Bright and early, I boarded the bus with 13 other tour participants, two organizerettes from Manitoba Farm Mentorship, a tray full of cinnamon buns, and, of course, the bus driver, and we headed west for our first stop, Blue Lagoon Organics, located just south of the village of St. François Xavier off PTH 26.
Apparently, I was the only one on the tour who wasn’t a farmer(ette) or prospective farmer(ette). Everyone else on the bus seemed to know each other and I admit to being a little concerned about what kind of group I was travelling with when one of them got on the bus singing the words to the popular chart-topping hit, “I got to pee so bad, pee so bad.” However, the group was quiet and most everyone left me to collect my writing fodder and highway pictures in peace, though I’m sure many of them, if not all, were asking, “Who is this guy and why is he here?”
Back to Blue Lagoon Organics, I’ve been past this farm frequently, but I’ve never seen their actual operation before. We were met by the “brains of the operation”, who gave us a nice tour of the family farm and told us of her many trials and tribulations from her years of experience. I was particularly surprised by how many hoops they have to jump through to be “certified organic”.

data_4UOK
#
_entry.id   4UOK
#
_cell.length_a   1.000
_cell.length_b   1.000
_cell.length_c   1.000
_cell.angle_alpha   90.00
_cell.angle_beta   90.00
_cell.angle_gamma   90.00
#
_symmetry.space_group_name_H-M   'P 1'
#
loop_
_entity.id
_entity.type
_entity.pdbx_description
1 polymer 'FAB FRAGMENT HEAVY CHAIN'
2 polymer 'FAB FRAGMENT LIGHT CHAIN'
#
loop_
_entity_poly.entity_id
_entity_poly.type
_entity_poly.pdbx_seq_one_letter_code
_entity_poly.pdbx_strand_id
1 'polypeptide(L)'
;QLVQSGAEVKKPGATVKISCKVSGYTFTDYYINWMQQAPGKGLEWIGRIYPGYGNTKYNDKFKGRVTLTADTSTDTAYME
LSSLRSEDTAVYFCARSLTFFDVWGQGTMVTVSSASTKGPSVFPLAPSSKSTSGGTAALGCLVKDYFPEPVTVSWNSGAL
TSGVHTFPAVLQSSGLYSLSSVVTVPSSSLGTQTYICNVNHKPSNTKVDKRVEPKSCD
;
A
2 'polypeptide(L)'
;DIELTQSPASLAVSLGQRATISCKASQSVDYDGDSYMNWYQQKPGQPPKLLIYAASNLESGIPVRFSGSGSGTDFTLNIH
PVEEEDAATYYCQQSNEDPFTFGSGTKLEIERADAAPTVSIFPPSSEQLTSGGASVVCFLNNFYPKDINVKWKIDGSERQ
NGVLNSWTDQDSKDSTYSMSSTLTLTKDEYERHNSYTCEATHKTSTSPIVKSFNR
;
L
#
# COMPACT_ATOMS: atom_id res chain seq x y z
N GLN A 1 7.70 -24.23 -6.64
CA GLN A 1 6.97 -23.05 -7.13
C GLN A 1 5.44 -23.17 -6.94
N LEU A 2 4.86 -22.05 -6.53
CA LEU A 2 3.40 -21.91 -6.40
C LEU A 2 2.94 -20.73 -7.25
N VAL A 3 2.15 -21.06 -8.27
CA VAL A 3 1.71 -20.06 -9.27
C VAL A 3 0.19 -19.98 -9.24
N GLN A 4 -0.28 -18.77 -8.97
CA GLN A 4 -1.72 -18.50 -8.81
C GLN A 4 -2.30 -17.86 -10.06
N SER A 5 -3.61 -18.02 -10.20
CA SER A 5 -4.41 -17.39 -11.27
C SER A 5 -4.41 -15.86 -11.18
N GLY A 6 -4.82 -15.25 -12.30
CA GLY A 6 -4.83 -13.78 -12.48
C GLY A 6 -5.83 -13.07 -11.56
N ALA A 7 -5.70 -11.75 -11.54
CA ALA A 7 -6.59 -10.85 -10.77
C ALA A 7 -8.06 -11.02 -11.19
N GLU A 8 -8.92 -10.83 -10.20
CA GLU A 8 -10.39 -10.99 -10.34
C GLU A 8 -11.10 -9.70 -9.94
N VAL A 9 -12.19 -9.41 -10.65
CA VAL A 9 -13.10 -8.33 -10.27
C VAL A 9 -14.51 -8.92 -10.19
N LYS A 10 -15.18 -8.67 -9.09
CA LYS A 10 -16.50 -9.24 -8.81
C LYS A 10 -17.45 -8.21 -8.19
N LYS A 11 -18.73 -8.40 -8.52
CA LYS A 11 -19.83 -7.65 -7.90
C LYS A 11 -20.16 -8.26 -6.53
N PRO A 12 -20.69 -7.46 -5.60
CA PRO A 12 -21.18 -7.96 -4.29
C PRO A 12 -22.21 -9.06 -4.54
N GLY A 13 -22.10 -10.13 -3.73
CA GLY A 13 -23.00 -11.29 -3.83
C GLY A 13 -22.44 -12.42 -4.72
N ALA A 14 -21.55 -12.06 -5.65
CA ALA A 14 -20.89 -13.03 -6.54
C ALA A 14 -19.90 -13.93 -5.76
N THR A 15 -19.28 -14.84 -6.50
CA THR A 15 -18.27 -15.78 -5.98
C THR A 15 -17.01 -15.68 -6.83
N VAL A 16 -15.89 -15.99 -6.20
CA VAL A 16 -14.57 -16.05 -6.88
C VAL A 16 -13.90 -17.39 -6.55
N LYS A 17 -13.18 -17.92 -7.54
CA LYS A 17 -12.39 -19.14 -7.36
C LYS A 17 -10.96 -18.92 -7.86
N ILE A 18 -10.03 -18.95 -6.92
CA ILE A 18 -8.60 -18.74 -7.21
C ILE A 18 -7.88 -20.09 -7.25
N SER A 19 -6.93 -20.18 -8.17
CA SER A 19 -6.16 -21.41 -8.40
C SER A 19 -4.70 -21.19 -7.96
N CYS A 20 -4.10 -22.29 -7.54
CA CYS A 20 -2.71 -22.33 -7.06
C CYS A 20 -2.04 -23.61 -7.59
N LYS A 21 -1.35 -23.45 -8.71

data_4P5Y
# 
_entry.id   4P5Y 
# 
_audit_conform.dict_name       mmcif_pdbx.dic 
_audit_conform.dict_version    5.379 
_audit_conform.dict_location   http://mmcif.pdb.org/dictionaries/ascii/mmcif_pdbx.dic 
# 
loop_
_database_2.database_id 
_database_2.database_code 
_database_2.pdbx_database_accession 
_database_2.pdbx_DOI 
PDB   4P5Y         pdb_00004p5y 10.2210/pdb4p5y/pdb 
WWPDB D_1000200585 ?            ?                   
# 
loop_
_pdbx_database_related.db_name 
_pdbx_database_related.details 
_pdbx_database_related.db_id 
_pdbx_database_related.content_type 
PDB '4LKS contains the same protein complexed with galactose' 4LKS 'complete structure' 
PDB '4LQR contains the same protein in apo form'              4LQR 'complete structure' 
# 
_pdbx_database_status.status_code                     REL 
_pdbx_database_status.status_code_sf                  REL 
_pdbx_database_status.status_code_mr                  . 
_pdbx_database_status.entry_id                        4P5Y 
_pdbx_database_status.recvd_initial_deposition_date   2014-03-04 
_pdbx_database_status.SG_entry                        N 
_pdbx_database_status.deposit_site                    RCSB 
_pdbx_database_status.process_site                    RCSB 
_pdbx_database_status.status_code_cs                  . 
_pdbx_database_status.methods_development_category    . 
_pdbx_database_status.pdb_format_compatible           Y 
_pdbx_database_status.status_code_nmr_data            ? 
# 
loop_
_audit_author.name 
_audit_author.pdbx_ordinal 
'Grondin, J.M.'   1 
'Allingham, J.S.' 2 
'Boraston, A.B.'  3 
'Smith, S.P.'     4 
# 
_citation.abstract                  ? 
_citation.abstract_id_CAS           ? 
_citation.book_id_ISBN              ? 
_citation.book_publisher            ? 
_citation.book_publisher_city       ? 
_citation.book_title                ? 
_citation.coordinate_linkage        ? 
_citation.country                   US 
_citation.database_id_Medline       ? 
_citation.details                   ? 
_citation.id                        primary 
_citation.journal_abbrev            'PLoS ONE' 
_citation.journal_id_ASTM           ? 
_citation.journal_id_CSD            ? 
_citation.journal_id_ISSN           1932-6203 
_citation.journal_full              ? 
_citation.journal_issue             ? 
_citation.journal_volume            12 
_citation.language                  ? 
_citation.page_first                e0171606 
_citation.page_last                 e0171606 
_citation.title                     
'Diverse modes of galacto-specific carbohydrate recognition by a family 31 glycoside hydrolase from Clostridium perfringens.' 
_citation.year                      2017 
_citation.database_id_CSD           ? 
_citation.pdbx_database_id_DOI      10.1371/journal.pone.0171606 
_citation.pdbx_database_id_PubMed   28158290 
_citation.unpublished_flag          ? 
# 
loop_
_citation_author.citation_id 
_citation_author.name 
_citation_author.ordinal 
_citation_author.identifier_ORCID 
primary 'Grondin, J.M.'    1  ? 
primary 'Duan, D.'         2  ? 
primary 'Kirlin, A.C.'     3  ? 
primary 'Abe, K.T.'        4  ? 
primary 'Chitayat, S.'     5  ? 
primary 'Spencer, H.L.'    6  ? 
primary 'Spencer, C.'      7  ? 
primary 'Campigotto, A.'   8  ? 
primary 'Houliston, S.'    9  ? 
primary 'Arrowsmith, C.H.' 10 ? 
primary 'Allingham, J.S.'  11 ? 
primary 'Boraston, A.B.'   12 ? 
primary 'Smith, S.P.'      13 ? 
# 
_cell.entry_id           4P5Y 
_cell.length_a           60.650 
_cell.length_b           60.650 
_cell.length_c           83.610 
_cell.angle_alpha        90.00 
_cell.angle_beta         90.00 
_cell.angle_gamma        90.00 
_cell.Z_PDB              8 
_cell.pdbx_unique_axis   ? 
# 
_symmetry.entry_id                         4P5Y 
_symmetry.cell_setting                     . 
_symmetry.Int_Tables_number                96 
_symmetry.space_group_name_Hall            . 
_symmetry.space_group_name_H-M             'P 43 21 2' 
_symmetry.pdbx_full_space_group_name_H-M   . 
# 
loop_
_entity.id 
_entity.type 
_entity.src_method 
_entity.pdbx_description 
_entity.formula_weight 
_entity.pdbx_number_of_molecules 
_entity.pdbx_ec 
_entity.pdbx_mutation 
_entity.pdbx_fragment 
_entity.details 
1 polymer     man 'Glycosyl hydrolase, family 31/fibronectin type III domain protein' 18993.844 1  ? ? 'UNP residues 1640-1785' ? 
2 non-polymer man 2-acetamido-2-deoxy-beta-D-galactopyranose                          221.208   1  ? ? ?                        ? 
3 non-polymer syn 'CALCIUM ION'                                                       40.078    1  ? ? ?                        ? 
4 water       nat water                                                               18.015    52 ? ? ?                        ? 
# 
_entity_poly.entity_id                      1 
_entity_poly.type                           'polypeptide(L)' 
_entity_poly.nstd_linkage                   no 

Two of their more significant problems are deer and coyotes and they’ve come up with some ingenious ways of fending them off. They have red lights on top of posts to ward off deer, who confuse them with the eyes of a coyote, in addition to the electrified fencing around their chicken yard.
They do sell “tomatoe” plants, though I didn’t ask what they were.
An elaborate irrigation system.
Their worm farm.
Chickens, chickens, and more chickens. If you’re wondering what that big black pile is off in the background of the second chicken picture, it’s all horse manure.
No, this isn’t their house, but it was a, ahem, collector’s paradise.
Need a used car?
They have some chickens out on one of their berms fertilizing the ground and they regularly move the chickens from berm to berm.
While there, they were good enough to let us use their outhouse and my decision to bring hand sanitizer with me paid off for the first and not final time on this day.